BACKGROUND: Pediatric patients with intestinal failure are at increased risk for iron deficiency. Supplementation is not routinely included in parenteral nutrition solutions. There is currently limited research related to the safety of iron supplementation in parenteral nutrition and for intravenous forms used in patients with intestinal failure. Current ASPEN and ESPGHAN guidelines promote the use of enteral iron, acknowledging the risks of using iron supplementation within parenteral nutrition admixtures.METHODS: We review a patient case and the current available literature related to iron in parenteral nutrition.RESULTS: Five major concerns are identified: peroxidation reactions, incompatibility, hypersensitivity, infection risk, and iron overload.CONCLUSION: We propose an argument against the preferential use of iron supplementation within parenteral nutrition in children with intestinal failure when enteral supplementation or intermittent parenteral infusion may be sufficient.CLINICAL RELEVANCY STATEMENT: Pediatric patients with intestinal failure are at risk for iron deficiency anemia, anemia due to folate or B12 deficiency, vitamin B6 deficiency, copper deficiency, non-anemic iron deficiency, and anemia of inflammation. Iron status assessment and supplementation for these patients is variable over time. There are several biochemical and physiologic concerns about the safety of adding iron supplementation to parenteral nutrition admixtures. This paper briefly reviews the current available literature. Further research is needed to evaluate best practices for iron supplementation for pediatric patients with intestinal failure. This article is protected by copyright. All rights reserved.
View details for DOI 10.1002/jpen.2428
View details for PubMedID 35730416
Enteral ferric citrate absorption is dependent on the iron transport protein ferroportin
2022; 101 (4): 711-719
Ferric citrate is approved as an iron replacement product in patients with non-dialysis chronic kidney disease and iron deficiency anemia. Ferric citrate-delivered iron is enterally absorbed, but the specific mechanisms involved have not been evaluated, including the possibilities of conventional, transcellular ferroportin-mediated absorption and/or citrate-mediated paracellular absorption. Here, we first demonstrate the efficacy of ferric citrate in high hepcidin models, including Tmprss6 knockout mice (characterized by iron-refractory iron deficiency anemia) with and without adenine diet-induced chronic kidney disease. Next, to assess whether or not enteral ferric citrate absorption is dependent on ferroportin, we evaluated the effects of ferric citrate in a tamoxifen-inducible, enterocyte-specific ferroportin knockout murine model (Villin-Cre-ERT2, Fpnflox/flox). In this model, ferroportin deletion was efficient, as tamoxifen injection induced a 4000-fold decrease in duodenum ferroportin mRNA expression, with undetectable ferroportin protein on Western blot of duodenal enterocytes, resulting in a severe iron deficiency anemia phenotype. In ferroportin-deficient mice, three weeks of 1% ferric citrate dietary supplementation, a dose that prevented iron deficiency in control mice, did not improve iron status or rescue the iron deficiency anemia phenotype. We repeated the conditional ferroportin knockout experiment in the setting of uremia, using an adenine nephropathy model, where three weeks of 1% ferric citrate dietary supplementation again failed to improve iron status or rescue the iron deficiency anemia phenotype. Thus, our data suggest that enteral ferric citrate absorption is dependent on conventional enterocyte iron transport by ferroportin and that, in these models, significant paracellular absorption does not occur.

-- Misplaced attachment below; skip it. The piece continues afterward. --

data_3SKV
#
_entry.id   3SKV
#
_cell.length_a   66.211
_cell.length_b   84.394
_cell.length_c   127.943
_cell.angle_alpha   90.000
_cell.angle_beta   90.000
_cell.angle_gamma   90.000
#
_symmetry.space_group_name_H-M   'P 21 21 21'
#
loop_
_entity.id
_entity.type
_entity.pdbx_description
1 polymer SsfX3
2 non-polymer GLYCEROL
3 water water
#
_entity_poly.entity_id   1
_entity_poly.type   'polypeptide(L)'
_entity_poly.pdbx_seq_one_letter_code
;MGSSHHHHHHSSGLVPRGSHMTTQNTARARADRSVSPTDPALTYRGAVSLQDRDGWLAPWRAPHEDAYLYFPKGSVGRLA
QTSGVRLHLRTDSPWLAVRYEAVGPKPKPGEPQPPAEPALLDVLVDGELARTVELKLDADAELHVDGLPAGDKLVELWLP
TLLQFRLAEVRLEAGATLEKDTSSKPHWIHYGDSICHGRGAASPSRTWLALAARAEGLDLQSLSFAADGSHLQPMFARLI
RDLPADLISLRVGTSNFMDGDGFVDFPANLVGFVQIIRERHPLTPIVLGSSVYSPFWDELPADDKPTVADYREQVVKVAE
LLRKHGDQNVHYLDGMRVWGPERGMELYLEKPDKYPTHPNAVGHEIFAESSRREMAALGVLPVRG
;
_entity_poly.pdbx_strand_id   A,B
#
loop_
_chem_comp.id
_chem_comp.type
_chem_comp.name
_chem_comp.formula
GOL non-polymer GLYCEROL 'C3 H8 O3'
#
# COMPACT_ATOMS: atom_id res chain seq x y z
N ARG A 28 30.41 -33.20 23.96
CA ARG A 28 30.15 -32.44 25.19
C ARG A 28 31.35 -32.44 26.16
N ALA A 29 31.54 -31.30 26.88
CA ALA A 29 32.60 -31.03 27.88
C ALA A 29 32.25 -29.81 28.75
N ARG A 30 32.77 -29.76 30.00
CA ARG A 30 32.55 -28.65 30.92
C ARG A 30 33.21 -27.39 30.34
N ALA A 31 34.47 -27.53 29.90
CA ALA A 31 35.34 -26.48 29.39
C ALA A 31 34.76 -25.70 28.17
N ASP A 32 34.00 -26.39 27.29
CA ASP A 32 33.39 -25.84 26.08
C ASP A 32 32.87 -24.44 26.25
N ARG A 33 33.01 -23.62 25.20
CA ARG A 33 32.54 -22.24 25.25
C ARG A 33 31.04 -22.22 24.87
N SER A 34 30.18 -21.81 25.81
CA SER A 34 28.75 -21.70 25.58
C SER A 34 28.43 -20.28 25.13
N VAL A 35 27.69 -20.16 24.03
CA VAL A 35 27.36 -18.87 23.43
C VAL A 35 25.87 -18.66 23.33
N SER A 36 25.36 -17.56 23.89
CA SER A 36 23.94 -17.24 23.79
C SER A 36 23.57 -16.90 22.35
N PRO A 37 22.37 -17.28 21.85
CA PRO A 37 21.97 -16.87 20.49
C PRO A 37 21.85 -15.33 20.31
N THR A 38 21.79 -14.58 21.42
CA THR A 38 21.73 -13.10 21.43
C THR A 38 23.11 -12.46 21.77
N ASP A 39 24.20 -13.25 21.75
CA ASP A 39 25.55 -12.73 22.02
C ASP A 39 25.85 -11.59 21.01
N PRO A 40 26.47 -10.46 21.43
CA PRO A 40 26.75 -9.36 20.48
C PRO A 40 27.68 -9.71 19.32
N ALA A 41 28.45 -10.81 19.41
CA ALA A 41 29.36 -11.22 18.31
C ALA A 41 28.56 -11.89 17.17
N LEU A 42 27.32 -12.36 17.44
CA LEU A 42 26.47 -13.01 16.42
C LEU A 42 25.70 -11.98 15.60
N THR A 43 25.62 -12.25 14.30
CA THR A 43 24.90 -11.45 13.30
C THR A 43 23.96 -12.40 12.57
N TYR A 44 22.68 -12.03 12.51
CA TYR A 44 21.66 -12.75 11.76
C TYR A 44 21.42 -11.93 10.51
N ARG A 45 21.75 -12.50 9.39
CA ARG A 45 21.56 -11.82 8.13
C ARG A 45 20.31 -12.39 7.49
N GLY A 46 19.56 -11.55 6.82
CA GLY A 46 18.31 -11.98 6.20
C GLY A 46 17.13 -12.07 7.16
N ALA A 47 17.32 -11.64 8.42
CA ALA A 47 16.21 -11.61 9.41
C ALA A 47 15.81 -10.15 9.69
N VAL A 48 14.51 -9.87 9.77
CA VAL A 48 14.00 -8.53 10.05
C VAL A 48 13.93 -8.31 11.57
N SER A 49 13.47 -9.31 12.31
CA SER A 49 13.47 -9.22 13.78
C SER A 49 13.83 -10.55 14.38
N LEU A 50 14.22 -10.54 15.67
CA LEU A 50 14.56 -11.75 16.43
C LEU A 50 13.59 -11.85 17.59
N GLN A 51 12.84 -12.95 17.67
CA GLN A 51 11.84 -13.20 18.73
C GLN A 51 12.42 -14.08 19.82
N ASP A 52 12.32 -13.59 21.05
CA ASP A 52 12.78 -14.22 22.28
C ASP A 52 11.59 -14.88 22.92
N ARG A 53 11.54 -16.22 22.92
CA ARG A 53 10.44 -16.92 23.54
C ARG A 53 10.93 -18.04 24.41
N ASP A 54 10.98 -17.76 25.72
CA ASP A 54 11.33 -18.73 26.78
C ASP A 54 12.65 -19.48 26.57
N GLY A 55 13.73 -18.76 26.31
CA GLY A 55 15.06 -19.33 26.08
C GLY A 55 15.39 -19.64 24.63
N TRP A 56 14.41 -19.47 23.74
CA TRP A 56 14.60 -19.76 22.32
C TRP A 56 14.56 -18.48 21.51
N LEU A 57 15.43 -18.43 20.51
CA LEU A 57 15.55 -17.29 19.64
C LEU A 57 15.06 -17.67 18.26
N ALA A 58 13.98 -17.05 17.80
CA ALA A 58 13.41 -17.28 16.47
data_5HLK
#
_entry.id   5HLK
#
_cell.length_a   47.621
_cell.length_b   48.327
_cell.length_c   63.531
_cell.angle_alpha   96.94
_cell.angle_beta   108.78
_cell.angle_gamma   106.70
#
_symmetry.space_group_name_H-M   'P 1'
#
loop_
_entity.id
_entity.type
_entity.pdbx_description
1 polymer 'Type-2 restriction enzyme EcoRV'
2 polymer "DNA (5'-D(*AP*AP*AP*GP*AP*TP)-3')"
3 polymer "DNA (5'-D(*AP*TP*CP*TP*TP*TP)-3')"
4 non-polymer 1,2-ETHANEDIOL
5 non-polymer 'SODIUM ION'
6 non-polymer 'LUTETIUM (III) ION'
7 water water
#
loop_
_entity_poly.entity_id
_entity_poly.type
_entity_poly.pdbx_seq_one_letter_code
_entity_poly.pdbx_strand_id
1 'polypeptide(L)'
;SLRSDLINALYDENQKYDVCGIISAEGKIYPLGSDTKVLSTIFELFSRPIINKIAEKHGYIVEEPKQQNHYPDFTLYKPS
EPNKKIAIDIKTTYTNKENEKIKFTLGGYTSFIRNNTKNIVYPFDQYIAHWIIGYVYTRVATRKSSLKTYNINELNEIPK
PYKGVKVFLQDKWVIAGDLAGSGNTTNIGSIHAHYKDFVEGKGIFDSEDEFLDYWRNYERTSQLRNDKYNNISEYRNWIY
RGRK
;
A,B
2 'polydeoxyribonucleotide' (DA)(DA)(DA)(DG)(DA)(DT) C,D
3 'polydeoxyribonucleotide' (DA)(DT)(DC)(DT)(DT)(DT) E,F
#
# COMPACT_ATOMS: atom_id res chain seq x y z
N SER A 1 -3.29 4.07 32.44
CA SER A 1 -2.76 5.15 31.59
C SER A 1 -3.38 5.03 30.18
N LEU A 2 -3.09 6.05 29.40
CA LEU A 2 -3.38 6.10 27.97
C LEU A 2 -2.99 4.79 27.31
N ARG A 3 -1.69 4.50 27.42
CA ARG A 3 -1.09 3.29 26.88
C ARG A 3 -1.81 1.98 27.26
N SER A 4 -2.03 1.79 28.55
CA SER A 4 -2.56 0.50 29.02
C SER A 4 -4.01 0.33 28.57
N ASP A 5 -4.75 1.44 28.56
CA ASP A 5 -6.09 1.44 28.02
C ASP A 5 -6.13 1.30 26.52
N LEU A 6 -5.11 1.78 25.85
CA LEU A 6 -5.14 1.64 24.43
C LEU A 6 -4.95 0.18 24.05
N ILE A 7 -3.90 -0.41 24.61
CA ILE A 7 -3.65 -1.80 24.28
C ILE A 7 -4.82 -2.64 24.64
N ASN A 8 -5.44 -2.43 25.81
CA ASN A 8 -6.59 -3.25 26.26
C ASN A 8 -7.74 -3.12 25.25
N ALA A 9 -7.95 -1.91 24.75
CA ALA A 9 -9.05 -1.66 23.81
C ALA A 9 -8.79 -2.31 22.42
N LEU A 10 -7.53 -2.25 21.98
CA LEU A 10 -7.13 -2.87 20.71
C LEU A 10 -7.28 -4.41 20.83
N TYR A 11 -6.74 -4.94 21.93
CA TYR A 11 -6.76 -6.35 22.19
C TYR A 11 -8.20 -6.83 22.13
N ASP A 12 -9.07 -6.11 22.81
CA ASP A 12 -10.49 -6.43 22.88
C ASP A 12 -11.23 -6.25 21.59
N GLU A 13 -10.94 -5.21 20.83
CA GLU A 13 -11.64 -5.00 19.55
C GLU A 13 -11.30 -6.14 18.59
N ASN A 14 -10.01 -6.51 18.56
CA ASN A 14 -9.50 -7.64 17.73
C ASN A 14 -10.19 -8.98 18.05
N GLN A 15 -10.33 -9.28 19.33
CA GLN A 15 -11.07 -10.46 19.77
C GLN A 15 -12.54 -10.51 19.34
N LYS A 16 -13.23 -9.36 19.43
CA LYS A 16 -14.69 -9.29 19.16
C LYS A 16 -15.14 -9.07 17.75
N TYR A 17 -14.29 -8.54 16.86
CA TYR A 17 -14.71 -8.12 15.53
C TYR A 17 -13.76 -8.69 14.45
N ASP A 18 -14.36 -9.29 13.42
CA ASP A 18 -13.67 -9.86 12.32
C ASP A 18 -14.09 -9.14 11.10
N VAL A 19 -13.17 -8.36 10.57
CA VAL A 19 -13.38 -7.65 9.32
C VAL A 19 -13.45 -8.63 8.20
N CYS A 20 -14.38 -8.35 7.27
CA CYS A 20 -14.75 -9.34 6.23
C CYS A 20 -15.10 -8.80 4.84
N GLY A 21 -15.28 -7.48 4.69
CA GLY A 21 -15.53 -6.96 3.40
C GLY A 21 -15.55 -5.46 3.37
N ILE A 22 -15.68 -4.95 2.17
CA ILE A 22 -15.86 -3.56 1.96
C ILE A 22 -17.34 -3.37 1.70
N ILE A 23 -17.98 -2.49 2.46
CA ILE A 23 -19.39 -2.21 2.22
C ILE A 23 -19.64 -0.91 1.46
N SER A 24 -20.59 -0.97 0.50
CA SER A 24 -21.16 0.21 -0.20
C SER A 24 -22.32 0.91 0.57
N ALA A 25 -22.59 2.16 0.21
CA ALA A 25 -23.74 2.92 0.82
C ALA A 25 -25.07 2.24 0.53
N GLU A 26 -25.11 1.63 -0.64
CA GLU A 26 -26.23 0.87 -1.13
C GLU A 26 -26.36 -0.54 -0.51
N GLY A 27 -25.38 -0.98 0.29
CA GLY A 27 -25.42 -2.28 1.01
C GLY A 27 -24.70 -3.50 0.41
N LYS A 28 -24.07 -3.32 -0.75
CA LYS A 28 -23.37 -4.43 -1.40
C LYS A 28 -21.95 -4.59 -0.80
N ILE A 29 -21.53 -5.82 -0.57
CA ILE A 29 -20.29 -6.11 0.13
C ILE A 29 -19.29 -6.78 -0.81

View details for DOI 10.1016/j.kint.2021.10.036
View details for PubMedCentralID PMC8940695
Bacterial overgrowth assessment and treatment among pediatric intestinal rehabilitation & nutrition support providers: an international survey of clinical practice patterns.
JPEN. Journal of parenteral and enteral nutrition
BACKGROUND: Small bowel bacterial overgrowth (SBBO) is a common, but difficult to diagnose and treat problem in pediatric short bowel syndrome (SBS). Lack of clinical consensus criteria and unknown sensitivity and specificity of bedside diagnosis makes research on this potential SBS disease modifier challenging. The objective of this research was to describe clinical care of SBBO among international intestinal rehabilitation and nutrition support (IR&NS) providers treating patients with SBS.METHODS & MATERIALS: A secure, confidential, international, electronic survey of IR&NS practitioners was conducted between March 2021 and May 2021. All analyses were conducted in the R statistical computing framework , version 4.0 RESULTS: 60% of respondents agreed and 0% strongly disagreed that abdominal pain, distension, emesis, diarrhea, and malodorous stool, were attributable to SBBO. No more than 20% of respondents strongly agreed and no more than 40% agreed that any sign or symptom was specific for SBBO. For a first-time diagnosis, 31 practitioners agreed with use of a 7-day course of a single antibiotic, with a majority citing Grade 5 evidence to inform their decisions (case series, uncontrolled studies, or expert opinion). The most common first antibiotic used to treat a new onset SBBO was metronidazole, and rifaximin was the 2nd most commonly used. 100% of respondents reported they would consider a consensus algorithm for SBBO, even if the algorithm may be divergent from their current practice.CONCLUSION: SBBO practice varies widely among experienced IR&NS providers. Development of a clinical consensus algorithm may help standardize care to improve research and care of this complex problem and to identify risks and benefits of chronic antibiotic use in SBS. This article is protected by copyright. All rights reserved.